In all other respects, though, the entire fourth season is included here and begins with Susan looking forward to the arrival of her first grandchild whilst Ben realises his own mortality when a neighbouring dentist passes away. Over the next twelve episodes, there are the usual middle-class mishaps, some confusion over sexuality and the arrival of a mother-in-law. Whilst it’s not like alternative comedy never happened, My Family is safe, most often predictable and errs on the right side of smut for a BBC1 audience – no perversions but the occasional sight of a contraceptive is acceptable, is mention of pre-marital sex. It is not, though, entirely without laughs but rather than these being a reflection of the laughs to be had in the situations, they’re much more to do with the comic performances of Zoë Wanamaker and Robert Lindsay, the latter an old hand at comedy but who makes a good deal more of the scripts than they deserve. So, when Ben is brought along to a dance class by Susan when he’s been told it’s a wine-tasting evening, the actors imply that he’s not only an alcoholic but that he’s deeply disappointed by the turn of events (They Shoot Harpers Don’t They?). Better, though, is in Deliverance when, on a mercy mission to Manchester believing that Janey is about to give birth, Ben and Susan think back to the birth of their own children and to the music and fashions of the time. No room, however, for the beret of Wolfie Smith but Robert Lindsay does wear a white disco suit well.
But then My Family gives you some decent sitcom material like Ben undressing and jumping into bed with his mother-in-law (The Great Escape), Ben and Susan ‘trying out’ a bed that’s subsequently revealed to be in a furniture store (Deliverance) and Michael firing an organic sausage out of his window from a homemade gun shortly before Abi enters saying that it’s raining sausages (It’s a Window Filled Life). She has apparently been praying of this day. This all comes together in Friday the 31st, set on the night of Hallowe’en when Ben makes a child cry, the Harpers start a war with the local kids and Susan dresses like a witch, Roger (Kieron Self) as a ghost and Abi as a cheese. It’s the best episode of the thirteen here but that’s not saying a great deal. A laugh here and there but spread too thinly for this to be a great comedy, My Family will probably remain a footnote in the BBC history – how the producer of Seinfeld and a couple of good comedy actors gave the BBC a Friday-evening success.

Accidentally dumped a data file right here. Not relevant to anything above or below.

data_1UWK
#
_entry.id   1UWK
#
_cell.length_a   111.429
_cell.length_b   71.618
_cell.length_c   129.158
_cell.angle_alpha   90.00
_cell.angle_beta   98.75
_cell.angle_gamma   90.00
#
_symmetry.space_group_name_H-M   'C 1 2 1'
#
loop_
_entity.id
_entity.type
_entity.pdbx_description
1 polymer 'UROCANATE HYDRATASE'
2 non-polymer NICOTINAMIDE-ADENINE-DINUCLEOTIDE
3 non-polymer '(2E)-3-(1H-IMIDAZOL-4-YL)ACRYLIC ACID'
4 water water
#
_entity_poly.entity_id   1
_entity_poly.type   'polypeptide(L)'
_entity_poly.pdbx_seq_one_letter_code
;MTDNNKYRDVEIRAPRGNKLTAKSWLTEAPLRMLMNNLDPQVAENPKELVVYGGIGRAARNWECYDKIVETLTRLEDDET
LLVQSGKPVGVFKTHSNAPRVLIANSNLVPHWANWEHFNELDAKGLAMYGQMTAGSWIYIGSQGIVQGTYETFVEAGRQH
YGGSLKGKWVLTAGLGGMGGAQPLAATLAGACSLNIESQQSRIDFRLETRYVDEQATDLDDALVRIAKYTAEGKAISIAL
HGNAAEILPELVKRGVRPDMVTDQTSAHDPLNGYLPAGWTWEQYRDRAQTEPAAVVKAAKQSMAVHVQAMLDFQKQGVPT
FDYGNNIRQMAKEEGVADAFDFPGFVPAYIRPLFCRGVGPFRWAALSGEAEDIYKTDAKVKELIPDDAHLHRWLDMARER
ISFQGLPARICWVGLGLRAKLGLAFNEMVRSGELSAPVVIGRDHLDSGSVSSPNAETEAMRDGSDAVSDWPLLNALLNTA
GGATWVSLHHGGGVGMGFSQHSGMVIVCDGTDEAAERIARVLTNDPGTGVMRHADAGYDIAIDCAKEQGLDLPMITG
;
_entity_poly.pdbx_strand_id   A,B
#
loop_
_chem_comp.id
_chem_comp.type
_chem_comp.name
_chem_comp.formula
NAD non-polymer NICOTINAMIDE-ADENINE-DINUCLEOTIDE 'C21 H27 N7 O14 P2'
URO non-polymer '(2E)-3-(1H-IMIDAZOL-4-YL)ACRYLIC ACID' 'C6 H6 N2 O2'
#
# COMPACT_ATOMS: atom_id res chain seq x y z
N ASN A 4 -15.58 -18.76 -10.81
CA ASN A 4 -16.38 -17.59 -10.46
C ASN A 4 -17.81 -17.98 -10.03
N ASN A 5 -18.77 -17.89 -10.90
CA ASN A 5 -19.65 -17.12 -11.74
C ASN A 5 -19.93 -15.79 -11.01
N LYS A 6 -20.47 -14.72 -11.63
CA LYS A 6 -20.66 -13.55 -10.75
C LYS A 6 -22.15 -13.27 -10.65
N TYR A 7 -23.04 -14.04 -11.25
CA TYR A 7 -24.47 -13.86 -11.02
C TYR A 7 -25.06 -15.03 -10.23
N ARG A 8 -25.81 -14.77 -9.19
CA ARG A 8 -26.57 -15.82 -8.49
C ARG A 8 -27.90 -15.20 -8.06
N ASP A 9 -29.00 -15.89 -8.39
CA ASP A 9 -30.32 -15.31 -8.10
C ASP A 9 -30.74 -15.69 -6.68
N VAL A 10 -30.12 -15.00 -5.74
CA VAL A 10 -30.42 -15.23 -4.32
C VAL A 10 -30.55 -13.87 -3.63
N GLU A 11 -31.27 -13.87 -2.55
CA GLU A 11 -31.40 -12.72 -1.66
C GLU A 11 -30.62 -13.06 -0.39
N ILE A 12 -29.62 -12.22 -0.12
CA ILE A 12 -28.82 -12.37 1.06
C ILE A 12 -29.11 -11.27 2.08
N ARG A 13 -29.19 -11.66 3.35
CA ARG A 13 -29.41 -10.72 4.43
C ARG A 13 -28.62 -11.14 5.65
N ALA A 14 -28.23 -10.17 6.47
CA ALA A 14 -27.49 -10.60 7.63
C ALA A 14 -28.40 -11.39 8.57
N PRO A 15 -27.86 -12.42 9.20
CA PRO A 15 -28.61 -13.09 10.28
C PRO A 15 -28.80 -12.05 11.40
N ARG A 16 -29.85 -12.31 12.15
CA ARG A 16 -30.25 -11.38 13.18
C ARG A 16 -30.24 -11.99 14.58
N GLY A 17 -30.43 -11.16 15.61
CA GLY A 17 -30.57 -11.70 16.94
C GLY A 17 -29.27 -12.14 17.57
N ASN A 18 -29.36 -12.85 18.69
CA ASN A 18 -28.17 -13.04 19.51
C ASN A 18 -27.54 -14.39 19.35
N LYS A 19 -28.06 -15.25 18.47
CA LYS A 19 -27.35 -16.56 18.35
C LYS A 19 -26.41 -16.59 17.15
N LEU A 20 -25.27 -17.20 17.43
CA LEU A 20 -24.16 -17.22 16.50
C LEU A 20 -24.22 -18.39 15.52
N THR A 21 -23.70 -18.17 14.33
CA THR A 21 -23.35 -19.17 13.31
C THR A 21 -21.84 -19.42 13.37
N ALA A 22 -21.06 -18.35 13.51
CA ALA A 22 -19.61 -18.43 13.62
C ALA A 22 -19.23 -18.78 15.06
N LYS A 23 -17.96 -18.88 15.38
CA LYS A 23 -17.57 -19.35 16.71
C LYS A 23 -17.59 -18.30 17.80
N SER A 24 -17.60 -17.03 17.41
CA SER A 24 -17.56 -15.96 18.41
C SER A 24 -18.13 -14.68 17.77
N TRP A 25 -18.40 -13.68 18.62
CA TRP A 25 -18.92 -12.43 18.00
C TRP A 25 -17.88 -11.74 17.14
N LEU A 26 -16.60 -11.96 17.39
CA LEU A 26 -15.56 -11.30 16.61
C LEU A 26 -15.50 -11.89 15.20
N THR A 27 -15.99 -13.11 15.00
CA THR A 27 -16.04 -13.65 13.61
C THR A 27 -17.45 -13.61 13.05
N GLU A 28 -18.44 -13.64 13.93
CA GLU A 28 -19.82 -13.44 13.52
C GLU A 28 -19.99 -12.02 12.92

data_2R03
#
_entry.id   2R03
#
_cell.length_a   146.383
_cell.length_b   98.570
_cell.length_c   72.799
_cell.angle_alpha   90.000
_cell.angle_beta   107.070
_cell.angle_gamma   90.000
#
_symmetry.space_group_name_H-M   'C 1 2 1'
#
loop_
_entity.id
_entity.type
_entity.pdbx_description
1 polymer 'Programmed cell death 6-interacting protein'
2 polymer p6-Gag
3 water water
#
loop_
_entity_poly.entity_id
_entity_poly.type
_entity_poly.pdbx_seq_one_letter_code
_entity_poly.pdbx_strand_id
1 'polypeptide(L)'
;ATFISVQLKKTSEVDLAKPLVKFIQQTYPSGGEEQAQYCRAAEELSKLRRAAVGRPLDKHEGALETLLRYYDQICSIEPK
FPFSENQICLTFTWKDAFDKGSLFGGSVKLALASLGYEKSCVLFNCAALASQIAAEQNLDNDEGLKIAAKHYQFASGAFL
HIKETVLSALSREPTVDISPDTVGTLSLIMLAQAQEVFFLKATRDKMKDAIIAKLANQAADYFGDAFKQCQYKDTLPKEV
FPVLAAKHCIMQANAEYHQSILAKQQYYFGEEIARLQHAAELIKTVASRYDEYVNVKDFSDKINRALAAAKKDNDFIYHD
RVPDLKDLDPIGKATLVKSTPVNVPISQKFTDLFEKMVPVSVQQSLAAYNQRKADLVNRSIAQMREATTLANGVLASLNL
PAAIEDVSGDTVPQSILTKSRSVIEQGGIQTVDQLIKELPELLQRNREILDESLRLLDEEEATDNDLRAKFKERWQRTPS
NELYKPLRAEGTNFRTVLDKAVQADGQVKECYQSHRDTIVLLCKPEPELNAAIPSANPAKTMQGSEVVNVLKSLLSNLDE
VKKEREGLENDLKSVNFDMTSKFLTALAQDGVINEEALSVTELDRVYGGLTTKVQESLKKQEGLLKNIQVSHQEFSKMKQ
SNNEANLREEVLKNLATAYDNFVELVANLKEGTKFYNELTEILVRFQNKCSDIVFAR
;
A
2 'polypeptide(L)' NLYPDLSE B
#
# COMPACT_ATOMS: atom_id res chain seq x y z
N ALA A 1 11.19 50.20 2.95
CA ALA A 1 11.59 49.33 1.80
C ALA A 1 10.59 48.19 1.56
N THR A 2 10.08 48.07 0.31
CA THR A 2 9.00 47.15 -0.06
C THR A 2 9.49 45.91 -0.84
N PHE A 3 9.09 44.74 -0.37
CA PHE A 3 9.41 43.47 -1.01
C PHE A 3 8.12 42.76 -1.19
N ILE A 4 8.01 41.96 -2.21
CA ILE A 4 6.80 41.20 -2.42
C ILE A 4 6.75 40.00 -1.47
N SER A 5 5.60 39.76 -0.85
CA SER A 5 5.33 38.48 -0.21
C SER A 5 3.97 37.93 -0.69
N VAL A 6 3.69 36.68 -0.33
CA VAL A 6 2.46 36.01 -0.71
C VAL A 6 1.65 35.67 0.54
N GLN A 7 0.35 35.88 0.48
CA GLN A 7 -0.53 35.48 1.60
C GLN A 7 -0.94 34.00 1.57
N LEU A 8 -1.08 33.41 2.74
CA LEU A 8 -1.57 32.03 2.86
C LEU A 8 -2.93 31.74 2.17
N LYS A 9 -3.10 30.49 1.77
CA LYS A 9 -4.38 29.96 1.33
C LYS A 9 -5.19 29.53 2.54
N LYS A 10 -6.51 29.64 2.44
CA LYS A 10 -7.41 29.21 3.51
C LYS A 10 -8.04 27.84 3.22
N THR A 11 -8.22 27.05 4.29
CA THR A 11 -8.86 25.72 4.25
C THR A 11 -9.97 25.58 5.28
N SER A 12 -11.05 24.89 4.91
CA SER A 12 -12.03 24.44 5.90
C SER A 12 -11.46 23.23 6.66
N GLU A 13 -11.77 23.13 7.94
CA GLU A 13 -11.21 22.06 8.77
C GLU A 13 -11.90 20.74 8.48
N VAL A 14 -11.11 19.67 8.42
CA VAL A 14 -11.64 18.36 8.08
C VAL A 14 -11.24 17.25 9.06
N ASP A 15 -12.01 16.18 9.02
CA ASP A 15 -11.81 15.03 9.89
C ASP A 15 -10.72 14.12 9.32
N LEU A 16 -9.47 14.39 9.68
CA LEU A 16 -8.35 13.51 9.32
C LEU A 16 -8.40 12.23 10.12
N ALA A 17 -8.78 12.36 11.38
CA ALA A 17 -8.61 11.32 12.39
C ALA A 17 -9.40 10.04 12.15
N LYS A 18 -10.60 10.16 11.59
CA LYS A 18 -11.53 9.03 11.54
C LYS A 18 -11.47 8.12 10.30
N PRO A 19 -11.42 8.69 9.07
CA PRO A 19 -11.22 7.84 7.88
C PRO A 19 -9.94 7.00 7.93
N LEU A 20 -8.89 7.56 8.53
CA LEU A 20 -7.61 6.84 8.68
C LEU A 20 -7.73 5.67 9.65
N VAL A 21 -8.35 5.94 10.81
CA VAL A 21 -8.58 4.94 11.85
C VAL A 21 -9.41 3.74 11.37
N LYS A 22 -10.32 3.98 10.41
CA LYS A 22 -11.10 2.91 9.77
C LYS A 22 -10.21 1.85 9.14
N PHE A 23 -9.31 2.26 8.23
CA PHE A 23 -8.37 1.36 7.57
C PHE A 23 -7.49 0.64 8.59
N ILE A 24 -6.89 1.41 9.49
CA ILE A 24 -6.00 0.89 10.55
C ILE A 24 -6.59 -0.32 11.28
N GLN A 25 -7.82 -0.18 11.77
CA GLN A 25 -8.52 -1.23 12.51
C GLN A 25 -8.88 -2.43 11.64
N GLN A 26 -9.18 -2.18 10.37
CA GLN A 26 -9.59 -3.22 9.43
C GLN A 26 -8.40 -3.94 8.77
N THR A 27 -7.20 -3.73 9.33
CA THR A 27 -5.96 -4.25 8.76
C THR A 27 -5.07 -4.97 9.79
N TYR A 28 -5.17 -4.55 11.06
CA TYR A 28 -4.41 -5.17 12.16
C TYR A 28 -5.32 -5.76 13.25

Looking a little better than when it was broadcast on BBC1, My Family on DVD isn’t bad but contains a noticeable amount of noise in the image, which is seen very clearly during the end credits. Whilst acceptable so long as you don’t set your expectations particularly high, My Family on DVD, and this is equally relevant to the audio quality, does a fair enough job but without ever being that special.
There are no extras on this DVD release.
But having reviewed two seasons of My Family, I expect they’ll keep on coming. What’s noticeable about this season is that Kris Marshall is clearly on his way out but that the producers have brought in Kieron Self to ensure that an idiot remains in the show – Abi would count but that she’s a girl makes her more silly than simply very stupid – but the two central performances remain and continue to be main attraction in the show. A functional presentation on DVD means this isn’t anything particularly special but will, I’m sure, do for fans of which there’s likely a dwindling number as these seasons pass.
It’s the end, but the moment has been prepared for…